There are few debates more polarized in the running world than the one between maximalists and minimalists. It seems everyone either subscribes to the super-cushioned cult or the minimal movement, and there’s not much common ground in between.
After the minimalist craze of the past few years, more top shoe brands are entering the maximalist fray. So we reviewed the latest beefed-up options to get to the bottom of the dispute. Or at least add more fuel to the flame.
This is the Cadillac of road runners. The Conquest—the latest edition from the brand known for its trademark giant foam—is Hoka’s first attempt at a road shoe. Perched on a 29mm stack, the Conquest has twice the cushion of most normal road trainers. This makes it a great option for runners who log a lot of miles and want some extra cush or for those returning from injury.
Noticeably narrower and slightly less cumbersome than Hoka’s trail-shoe options, the Conquest still has a boxy, stilt-like effect. With that said, it’s also astonishingly stable thanks to a new Rmat® midsole-suspended cradle system that cups your foot. This shoe is laterally stiff and so cushioned that there's very little ground-feel, which might turn off some runners.
I found the shoe to be quite comfortable thanks to a seamless upper. Take note: the collar and tongue are uncushioned, and although I didn't have any problems with this, it could chafe some runners. All the more reason to try before you buy. The Conquest's Race-Lace system (similar to Salomon's Speedlaces) did cut into the top of my foot, but this was easily fixed by swapping in a pair of normal laces (included with every pair of shoes).
The Conquest’s 4mm drop and rockered forefoot accelerate your transition from ground-strike to push-off, delivering on the promised feeling of “weightlessness.” Hoka devotees will notice the new foam is less plush than that in other Hokas, but this shoe is still a great combination of cushion and responsiveness for the road. Alberto Salazar told us, ”The more you run, the more support your foot needs.” This is a big-mileage shoe for any road runner looking to extend their long run in search of racing glory.
Important note: Hokas run at least a half size larger than the number on the box, so be sure to try these on for sizing before you buy.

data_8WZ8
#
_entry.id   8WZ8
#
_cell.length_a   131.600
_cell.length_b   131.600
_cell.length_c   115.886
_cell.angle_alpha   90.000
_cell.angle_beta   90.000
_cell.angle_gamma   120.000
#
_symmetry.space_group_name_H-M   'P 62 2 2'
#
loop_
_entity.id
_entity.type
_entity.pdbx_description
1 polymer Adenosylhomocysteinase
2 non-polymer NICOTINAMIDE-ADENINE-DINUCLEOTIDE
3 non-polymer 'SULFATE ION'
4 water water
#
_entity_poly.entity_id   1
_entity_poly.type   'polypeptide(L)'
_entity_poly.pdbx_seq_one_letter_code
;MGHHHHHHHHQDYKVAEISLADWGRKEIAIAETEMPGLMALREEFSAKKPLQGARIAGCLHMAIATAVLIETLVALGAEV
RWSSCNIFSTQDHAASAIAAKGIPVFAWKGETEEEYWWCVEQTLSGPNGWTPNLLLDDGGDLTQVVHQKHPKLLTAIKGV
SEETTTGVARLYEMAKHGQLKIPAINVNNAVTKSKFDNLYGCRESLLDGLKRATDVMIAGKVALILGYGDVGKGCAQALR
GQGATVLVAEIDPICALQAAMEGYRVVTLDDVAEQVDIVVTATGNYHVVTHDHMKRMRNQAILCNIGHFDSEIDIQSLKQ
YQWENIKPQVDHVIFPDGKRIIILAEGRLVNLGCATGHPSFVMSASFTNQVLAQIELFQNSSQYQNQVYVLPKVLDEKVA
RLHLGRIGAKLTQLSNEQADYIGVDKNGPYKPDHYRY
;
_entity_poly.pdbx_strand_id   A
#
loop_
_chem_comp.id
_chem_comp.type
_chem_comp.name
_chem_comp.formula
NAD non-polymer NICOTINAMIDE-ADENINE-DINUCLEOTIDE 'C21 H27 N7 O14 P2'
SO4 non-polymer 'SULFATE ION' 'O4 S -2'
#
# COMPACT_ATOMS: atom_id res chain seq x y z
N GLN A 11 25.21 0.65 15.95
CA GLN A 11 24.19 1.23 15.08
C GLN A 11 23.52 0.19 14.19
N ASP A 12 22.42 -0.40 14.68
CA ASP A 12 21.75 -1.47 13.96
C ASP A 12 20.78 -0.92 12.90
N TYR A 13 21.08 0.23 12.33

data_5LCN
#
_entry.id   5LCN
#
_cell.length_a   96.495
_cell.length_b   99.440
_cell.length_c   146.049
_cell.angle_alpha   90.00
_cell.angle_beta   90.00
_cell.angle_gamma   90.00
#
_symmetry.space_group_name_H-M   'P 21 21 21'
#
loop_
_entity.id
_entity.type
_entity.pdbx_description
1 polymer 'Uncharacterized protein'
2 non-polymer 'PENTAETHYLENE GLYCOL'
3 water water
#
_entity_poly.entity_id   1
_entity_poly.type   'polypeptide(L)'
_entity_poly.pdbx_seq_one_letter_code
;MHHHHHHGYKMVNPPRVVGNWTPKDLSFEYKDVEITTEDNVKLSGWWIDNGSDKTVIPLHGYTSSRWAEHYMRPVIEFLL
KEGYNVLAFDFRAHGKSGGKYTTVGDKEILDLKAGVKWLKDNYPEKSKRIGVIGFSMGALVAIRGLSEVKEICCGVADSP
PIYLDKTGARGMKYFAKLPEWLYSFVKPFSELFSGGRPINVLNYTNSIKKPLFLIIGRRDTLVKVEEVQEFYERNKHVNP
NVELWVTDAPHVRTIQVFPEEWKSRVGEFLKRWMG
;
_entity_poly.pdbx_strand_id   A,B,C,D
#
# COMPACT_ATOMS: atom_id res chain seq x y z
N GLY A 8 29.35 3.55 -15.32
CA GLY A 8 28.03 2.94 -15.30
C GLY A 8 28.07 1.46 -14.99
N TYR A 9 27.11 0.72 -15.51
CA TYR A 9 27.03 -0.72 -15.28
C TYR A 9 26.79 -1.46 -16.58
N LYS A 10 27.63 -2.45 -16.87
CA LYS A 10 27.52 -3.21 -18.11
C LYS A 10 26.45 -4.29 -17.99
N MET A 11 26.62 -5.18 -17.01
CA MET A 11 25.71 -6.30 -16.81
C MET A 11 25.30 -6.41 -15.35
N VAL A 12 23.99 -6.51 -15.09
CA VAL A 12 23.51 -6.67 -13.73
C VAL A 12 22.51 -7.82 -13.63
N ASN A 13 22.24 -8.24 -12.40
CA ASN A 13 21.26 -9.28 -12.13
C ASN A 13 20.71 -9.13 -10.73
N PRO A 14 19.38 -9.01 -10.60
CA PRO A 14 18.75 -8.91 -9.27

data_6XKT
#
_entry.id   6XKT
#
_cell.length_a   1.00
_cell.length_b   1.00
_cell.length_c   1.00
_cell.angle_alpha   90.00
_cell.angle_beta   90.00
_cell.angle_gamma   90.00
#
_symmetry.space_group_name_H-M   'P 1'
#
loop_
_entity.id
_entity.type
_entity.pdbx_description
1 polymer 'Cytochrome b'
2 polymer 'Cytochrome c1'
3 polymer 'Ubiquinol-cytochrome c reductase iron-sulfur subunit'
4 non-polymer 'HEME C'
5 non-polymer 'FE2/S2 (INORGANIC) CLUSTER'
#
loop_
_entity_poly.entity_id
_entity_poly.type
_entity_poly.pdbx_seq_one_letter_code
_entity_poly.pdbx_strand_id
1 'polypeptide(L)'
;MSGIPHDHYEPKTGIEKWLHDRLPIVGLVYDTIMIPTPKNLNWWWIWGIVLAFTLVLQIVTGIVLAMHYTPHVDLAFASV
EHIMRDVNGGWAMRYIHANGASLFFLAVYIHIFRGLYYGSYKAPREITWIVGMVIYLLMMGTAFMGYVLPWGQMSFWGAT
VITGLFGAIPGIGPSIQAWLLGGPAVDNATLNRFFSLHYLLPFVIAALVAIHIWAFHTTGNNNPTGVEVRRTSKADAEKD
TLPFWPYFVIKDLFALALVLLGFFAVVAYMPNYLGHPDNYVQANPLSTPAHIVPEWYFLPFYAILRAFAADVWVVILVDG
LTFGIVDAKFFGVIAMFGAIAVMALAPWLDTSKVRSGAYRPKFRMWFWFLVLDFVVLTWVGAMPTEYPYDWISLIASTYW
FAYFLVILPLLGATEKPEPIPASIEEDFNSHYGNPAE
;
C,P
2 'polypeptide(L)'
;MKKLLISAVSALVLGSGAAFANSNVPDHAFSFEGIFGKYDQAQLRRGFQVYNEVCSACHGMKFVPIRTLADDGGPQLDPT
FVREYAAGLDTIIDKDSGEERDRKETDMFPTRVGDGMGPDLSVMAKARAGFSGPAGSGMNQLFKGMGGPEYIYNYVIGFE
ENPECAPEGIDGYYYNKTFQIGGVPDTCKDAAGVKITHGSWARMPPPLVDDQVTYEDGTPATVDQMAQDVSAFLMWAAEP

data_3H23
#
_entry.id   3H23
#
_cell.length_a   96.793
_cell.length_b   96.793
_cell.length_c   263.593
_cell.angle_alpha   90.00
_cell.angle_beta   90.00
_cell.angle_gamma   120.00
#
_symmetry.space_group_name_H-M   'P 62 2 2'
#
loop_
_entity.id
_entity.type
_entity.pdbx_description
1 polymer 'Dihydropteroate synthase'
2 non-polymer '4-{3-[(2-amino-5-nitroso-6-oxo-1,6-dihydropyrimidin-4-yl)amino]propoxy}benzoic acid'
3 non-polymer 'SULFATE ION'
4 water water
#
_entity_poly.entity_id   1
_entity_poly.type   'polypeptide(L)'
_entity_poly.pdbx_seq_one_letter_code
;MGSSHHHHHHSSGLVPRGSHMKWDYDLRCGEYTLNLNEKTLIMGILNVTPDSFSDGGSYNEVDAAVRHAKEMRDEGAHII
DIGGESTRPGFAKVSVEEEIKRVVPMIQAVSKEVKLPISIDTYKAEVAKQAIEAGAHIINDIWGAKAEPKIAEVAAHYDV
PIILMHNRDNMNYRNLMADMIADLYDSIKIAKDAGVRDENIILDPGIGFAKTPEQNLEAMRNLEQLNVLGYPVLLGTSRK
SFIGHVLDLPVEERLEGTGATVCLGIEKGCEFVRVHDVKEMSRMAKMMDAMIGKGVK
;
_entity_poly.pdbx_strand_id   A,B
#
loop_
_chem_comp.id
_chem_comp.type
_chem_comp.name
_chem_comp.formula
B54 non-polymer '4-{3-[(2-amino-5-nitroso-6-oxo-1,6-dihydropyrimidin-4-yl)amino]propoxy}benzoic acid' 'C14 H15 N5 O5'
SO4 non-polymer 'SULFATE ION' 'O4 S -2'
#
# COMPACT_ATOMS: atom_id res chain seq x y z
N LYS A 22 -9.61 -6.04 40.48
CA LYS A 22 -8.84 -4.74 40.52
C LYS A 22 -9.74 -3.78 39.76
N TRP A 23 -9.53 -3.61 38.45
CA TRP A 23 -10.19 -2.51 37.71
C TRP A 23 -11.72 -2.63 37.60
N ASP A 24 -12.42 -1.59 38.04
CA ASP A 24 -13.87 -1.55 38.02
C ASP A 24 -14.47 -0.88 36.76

The Brooks Transcend, the company’s first foray into the maximalist market, looks a bit like it arrived on a spaceship from the future. The Brooks Super DNA midsole is 25 percent more cushioned than any of Brooks’ other offerings. Its rounded heel and 8mm drop helps you roll through your gait cycle and allows the shoe to maintain Brooks’ quick-footed lightweight feel. It’s a traditional road shoe that doesn’t compromise its midsole responsiveness for unnecessary cushion.
For this shoe Brooks departed from a traditional shoe post—designed to keep you in proper biomechanical alignment—in favor of a new technology it calls “Guide Rails” to protect against pronation and supination. These rails are specialized plates along the upper on the outside of the shoe. The rails act like bumpers, so if your foot doesn't roll in or out, you won't notice them. If it does, they'll keep you from over-pronating or over-supinating.
The shoe’s plush upper feels downright luxurious, but I found the shoe could use a little more room in the toe-box. Runners with narrow feet shouldn't have any problem with the fit, but if you have wide feet, definitely try before you buy. The Transcend is a wonderful option for a focused road runner who wants a bit more cushion, but who isn't ready to make the jump to a Hoka One One.
Named after a peak on the edge of the Salt Lake valley, the Altra Olympus is the first maximally cushioned, zero-drop shoe. The heel is at the same height as your forefoot, as it would be if you were running barefoot. Altra believes this promotes proper biomechanics.
The wide toe box allows your toes to naturally splay, good for anyone with wide feet or runners who battle neuromas. The foot feel is soft and slipper-like, even without socks (if you choose to go that route).